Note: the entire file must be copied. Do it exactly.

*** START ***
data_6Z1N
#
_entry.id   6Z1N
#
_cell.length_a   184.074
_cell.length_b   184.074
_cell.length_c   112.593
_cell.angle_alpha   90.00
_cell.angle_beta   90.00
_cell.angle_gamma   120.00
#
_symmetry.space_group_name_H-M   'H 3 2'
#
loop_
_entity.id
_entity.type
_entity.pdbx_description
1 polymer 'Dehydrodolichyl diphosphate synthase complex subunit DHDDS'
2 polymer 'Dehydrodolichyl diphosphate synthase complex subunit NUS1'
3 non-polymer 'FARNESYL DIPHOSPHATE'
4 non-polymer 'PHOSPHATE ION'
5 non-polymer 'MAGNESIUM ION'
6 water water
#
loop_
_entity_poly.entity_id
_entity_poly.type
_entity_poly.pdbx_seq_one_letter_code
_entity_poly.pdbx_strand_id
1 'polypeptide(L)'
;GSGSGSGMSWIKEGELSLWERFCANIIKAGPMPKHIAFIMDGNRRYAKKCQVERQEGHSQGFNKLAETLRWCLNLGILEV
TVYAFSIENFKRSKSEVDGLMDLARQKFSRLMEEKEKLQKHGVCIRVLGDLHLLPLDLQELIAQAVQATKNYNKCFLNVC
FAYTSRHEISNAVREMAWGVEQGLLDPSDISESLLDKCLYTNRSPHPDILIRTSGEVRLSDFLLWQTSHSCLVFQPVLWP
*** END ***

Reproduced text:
data_6Z1N
#
_entry.id   6Z1N
#
_cell.length_a   184.074
_cell.length_b   184.074
_cell.length_c   112.593
_cell.angle_alpha   90.00
_cell.angle_beta   90.00
_cell.angle_gamma   120.00
#
_symmetry.space_group_name_H-M   'H 3 2'
#
loop_
_entity.id
_entity.type
_entity.pdbx_description
1 polymer 'Dehydrodolichyl diphosphate synthase complex subunit DHDDS'
2 polymer 'Dehydrodolichyl diphosphate synthase complex subunit NUS1'
3 non-polymer 'FARNESYL DIPHOSPHATE'
4 non-polymer 'PHOSPHATE ION'
5 non-polymer 'MAGNESIUM ION'
6 water water
#
loop_
_entity_poly.entity_id
_entity_poly.type
_entity_poly.pdbx_seq_one_letter_code
_entity_poly.pdbx_strand_id
1 'polypeptide(L)'
;GSGSGSGMSWIKEGELSLWERFCANIIKAGPMPKHIAFIMDGNRRYAKKCQVERQEGHSQGFNKLAETLRWCLNLGILEV
TVYAFSIENFKRSKSEVDGLMDLARQKFSRLMEEKEKLQKHGVCIRVLGDLHLLPLDLQELIAQAVQATKNYNKCFLNVC
FAYTSRHEISNAVREMAWGVEQGLLDPSDISESLLDKCLYTNRSPHPDILIRTSGEVRLSDFLLWQTSHSCLVFQPVLWP